4. A process according to claim 2 wherein tin is present in the catalyst in an amount in the range 0.01 to 60 wt % based on the total dry weight of the catalyst.
5. A process according to claim 1 wherein the process comprises the steps:
(a) contacting at least one hydrocarbon with a molecular oxygen-containing gas in a first reaction zone with a catalyst capable of supporting combustion beyond the normal fuel-rich limit of flammability and wherein the stoichiometric ratio of hydrocarbon to oxygen is 5 to 16 times the stoichiometric ratio of hydrocarbon to molecular oxygen-containing gas for complete combustion to carbon dioxide and water, to produce a product stream comprising oxygen, at least one olefin, hydrogen, carbon monoxide and optionally at least one alkyne,
(b) contacting in a second reaction zone, at least a portion of the product stream from step (a) having a ratio of oxygen to hydrogen of at least one part by volume of oxygen to at least 5 parts by volume of hydrogen with a catalyst under conditions sufficient to oxidise at least a portion of the hydrogen and to oxidise at least a portion of the carbon monoxide and without significant hydrogenation of the at least one olefin, wherein the catalyst comprises at least one metal or oxide of a metal from the 10th group of the Periodic Table of Elements, the metal or oxide of the metal being supported on an oxide support, provided that the catalyst also comprises tin.
6. A process for the removal of oxygen and alkyne from a gas mixture comprising oxygen, at least one olefin, hydrogen, carbon monoxide and at least one alkyne, the ratio of oxygen:hydrogen in the gas mixture being at least 1 part by volume of oxygen to at least 5 parts by volume of hydrogen, which process comprises contacting the gas mixture with a catalyst in a reaction zone under conditions sufficient to oxidise at least a portion of the hydrogen and to oxidise at least a portion of the carbon monoxide and without significant hydrogenation of the at least one olefin, wherein the catalyst comprises at least one metal or oxide of a metal selected from the group consisting of the 10th group and the 11th group of the Periodic Table of Elements, the metal or oxide of the metal being supported on an oxide support, provided that where the catalyst comprises at least one metal or oxide of a metal from the 10th group of the Periodic Table of Elements supported on an oxide support, the catalyst also comprises tin and provided that where the catalyst comprises at least one metal or oxide of a metal of the 11th group of the Periodic Table of Elements the oxide support is a zeolite.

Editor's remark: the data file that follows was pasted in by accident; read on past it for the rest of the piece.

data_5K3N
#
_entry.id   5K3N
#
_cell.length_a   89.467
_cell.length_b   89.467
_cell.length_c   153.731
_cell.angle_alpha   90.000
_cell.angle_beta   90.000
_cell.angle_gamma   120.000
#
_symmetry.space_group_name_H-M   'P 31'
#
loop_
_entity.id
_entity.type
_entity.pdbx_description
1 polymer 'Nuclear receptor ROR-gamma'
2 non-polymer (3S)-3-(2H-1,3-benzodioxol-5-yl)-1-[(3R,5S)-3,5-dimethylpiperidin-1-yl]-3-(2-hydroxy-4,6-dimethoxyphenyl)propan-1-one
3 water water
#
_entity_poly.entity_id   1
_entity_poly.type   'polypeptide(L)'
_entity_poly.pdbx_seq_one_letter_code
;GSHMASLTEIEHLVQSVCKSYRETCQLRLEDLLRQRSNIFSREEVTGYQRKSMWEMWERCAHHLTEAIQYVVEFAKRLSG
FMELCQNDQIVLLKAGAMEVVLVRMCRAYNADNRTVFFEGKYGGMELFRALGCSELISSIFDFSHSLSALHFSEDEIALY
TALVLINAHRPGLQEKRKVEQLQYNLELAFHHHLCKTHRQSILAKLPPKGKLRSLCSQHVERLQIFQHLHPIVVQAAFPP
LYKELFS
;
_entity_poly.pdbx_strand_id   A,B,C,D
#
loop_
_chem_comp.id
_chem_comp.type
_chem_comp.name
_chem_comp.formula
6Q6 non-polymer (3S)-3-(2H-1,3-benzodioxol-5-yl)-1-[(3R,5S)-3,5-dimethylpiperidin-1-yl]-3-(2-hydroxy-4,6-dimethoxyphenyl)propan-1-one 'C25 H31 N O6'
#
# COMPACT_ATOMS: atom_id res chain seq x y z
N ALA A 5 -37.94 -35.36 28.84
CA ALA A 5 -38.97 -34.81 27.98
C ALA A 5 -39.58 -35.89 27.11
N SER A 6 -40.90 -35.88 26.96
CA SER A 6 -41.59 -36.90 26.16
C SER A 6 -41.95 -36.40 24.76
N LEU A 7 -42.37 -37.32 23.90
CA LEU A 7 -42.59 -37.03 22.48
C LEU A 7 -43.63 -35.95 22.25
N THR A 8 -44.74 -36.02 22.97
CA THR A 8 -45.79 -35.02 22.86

7. A process according to claim 6 wherein the gas mixture contains 2000 ppm or less of oxygen.
8. A process according to claim 6 wherein the gas mixture comprises at least 10 vol % of hydrogen.
9. A process according to claim 8 in which the gas mixture comprises at least 20 vol % hydrogen.
10. A process according to claim 6 in which the gas mixture comprises from greater than 0 up to and including 20 vol % alkyne.
11. A process according to claim 10 in which the alkyne is acetylene.